Book Review: ‘There is a Light That Never Goes Out’ by Justin Cawthorne (Halloween Reads)
Let’s take a moment to talk about the self-published market that has blown up thanks to Amazon and Kindle related technologies. Anyone can now publish their own work for people to read and pay for, and this is immensely awesome. We no longer have the elite few publishers acting as gatekeepers between writers and the public. But to paraphrase Ratatouille, “everyone can publish, not everyone necessarily should”. This new market has plenty of weird inter-species erotica to dig past to find the serious authors, but even then you’re facing books in desperate need of an editor. Long winded, repetitive and lofty allegories about things Redditors blame for the downfall of modern society (organised religion, gender equality, etc.) and Mary Sue adventures in post-apocalyptica are the order of the day.
For that reason ‘There is a Light That Never Goes Out’ by Justin Cawthorne gets a shiny gold star for being a tight genre thriller with an original thematic device. It doesn’t say more than it has to and is first and foremost about atmosphere.
We begin with Alice, the personal assistant to a CEO of a major corporation, rebuffing his sleazy advances. Shortly after that all hell breaks loose and Alice finds herself among a small group of survivors in an underground complex filled with their co-workers attempting to bludgeon them to death. The company’s project, a rage inducing virus both transmitted and triggered by light, has been deployed and all but our five characters have been infected. They have to find a way to escape the lock down and bring threat to attention of the authorities before being infected themselves or torn to shreds.
What separates ‘There is a Light That Never Goes Out’ from similarly themed horror stories is the use of light as a threat. When exposed to light the infected fly into a homicidal rage, forcing the survivors to seek out darkness as a refuge. Author Cawthorne has used this to great effect, especially in the second part of the story where the entire complex has the lights disabled. Descriptions of flailing into the pitch black, coping with the all encompassing void and sense of disorientation creates a wonderful sense of dread, making this a story you’ll want to read in the dead of night to fully appreciate the effect. The addition of a character with a phobia of the dark ups the stakes, but more interesting is the inclusion of a blind character who is used to managing in the dark. This role reversal of the disabled character being the most capable in an emergency situation is an innovative switch up.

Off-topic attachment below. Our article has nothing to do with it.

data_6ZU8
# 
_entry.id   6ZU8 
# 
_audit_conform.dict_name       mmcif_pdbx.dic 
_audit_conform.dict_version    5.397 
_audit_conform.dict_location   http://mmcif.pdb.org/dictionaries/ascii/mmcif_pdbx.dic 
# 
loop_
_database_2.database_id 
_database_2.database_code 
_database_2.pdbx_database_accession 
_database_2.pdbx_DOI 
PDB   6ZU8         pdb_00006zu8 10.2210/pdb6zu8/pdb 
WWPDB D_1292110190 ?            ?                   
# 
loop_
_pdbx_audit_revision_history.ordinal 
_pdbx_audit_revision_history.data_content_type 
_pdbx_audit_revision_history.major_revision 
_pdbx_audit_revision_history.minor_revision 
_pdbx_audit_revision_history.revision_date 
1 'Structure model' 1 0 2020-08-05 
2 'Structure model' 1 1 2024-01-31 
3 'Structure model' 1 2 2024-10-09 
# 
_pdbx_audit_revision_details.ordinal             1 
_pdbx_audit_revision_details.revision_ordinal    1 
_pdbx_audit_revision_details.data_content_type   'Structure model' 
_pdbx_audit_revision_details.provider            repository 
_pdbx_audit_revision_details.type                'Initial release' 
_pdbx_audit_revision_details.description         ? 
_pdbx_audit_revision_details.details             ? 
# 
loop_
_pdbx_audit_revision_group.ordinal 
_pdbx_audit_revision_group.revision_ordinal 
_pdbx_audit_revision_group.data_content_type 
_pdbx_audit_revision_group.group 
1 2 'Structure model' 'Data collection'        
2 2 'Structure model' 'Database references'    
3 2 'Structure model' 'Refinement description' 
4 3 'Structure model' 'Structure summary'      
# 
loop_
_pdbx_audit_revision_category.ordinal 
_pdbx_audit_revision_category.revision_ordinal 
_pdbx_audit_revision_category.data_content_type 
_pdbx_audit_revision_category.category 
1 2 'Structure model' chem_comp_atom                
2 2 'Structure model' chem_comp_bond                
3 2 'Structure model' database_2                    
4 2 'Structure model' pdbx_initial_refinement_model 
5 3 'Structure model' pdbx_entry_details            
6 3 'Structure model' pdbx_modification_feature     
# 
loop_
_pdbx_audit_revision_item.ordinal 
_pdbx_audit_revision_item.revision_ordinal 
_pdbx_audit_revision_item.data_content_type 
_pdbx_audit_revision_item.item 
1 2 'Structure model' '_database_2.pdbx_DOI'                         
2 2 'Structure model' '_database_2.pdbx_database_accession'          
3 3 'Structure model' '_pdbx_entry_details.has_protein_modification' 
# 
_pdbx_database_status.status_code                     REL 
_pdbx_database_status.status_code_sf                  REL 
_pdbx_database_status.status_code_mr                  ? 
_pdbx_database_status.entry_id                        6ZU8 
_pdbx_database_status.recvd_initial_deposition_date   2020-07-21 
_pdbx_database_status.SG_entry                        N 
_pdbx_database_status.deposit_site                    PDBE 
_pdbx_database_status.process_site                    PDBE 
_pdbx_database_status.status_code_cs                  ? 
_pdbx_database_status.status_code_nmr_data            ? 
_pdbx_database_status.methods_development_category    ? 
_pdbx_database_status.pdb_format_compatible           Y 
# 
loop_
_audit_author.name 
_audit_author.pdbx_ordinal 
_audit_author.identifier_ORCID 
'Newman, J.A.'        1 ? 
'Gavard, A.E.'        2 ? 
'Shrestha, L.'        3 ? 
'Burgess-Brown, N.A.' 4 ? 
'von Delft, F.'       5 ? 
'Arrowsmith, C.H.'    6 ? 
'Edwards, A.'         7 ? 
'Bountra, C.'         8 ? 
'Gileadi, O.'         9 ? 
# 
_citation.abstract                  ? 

The story is at its best in the self-contained sequences of the characters trying to find their way from one end of a room to the other in pitch darkness, knowing that there’s a danger but being unable to look out for it. The point of view switches from character to character giving us glimpses of what each is experiencing without ever revealing the full picture. Moments like these are packed with suspense and unpredictability, as no one character is completely safe.
As we noted before the story doesn’t say anything more than it has to, which benefits the tone and flow of the story. It also brings in one small flaw with the narrative, in that it feels very closed off from the world. We can see how this services the story, but we lack the context of the outside world the characters are fighting to reach and protect from the outbreak. Perhaps a brief prologue of Alice arriving at work or going through her morning routine would help in that regard.
If you’re looking to add a dose of creeping dread to your Halloween reading list, ‘There is a Light That Never Goes Out’ is a short and tense read perfectly suited to an evening in the dark. It features passages of finely crafted suspense and encourages the reader to dread what lurks just out of sight. We suggest picking it up.
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This sounds a bit like House of Leaves, which I absolutely love so I will definitely be giving this a read! Cheers for bringing it to my attention.
House of Leaves has a very unique presentation, but the themes of claustrophobia ring true!